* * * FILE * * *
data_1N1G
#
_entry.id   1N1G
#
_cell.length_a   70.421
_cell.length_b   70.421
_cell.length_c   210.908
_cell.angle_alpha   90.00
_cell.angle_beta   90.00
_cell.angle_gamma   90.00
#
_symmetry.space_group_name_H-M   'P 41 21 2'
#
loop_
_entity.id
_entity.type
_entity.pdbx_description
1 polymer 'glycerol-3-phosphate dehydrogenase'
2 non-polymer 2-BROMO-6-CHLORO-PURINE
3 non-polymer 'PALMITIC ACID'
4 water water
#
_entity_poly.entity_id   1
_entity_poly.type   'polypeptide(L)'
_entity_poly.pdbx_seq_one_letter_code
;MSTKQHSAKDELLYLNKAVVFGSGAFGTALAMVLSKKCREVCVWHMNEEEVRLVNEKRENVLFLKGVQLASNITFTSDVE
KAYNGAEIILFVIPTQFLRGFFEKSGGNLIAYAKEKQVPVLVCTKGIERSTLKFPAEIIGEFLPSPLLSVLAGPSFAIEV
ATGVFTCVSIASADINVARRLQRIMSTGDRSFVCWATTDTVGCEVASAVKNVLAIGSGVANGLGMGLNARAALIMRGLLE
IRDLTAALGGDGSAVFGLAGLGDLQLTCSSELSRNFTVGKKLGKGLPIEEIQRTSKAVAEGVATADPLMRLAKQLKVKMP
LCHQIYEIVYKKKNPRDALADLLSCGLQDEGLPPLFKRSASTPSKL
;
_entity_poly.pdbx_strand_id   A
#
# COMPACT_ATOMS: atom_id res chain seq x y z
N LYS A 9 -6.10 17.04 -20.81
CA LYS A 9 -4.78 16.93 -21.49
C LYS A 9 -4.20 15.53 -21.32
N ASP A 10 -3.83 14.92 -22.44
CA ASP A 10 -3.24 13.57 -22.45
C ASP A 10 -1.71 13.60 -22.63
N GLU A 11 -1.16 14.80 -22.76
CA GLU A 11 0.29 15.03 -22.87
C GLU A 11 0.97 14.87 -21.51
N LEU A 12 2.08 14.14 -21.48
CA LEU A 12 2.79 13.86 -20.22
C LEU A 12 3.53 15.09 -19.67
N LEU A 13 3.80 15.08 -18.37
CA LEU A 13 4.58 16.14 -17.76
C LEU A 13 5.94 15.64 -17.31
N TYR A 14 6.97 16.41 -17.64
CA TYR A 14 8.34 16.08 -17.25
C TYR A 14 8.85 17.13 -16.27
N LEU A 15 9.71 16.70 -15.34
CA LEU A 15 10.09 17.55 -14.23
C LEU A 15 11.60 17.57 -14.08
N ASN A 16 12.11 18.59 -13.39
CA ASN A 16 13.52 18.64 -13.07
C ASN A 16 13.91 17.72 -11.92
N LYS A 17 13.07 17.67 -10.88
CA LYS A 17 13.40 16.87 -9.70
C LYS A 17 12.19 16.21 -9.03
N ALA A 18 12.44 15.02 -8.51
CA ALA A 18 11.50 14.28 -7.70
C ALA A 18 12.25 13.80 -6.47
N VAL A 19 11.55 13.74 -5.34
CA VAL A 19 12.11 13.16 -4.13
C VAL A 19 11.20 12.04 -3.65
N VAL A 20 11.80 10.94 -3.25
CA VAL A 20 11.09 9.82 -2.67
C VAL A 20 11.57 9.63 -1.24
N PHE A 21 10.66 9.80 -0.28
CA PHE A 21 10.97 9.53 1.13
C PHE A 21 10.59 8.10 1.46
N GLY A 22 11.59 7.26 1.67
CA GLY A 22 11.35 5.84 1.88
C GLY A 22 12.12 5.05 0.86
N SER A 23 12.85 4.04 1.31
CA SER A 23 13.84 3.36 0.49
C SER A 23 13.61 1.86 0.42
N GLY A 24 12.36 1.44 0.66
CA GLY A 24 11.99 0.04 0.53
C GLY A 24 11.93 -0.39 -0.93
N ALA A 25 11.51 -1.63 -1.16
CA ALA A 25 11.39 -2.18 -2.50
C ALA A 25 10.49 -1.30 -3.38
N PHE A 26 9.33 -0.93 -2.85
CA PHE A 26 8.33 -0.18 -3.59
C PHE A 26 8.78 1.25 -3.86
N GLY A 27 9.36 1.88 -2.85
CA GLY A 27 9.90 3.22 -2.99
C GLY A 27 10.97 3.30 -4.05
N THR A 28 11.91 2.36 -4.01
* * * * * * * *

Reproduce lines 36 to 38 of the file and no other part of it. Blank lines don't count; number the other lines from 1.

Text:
CA LYS A 9 -4.78 16.93 -21.49
C LYS A 9 -4.20 15.53 -21.32
N ASP A 10 -3.83 14.92 -22.44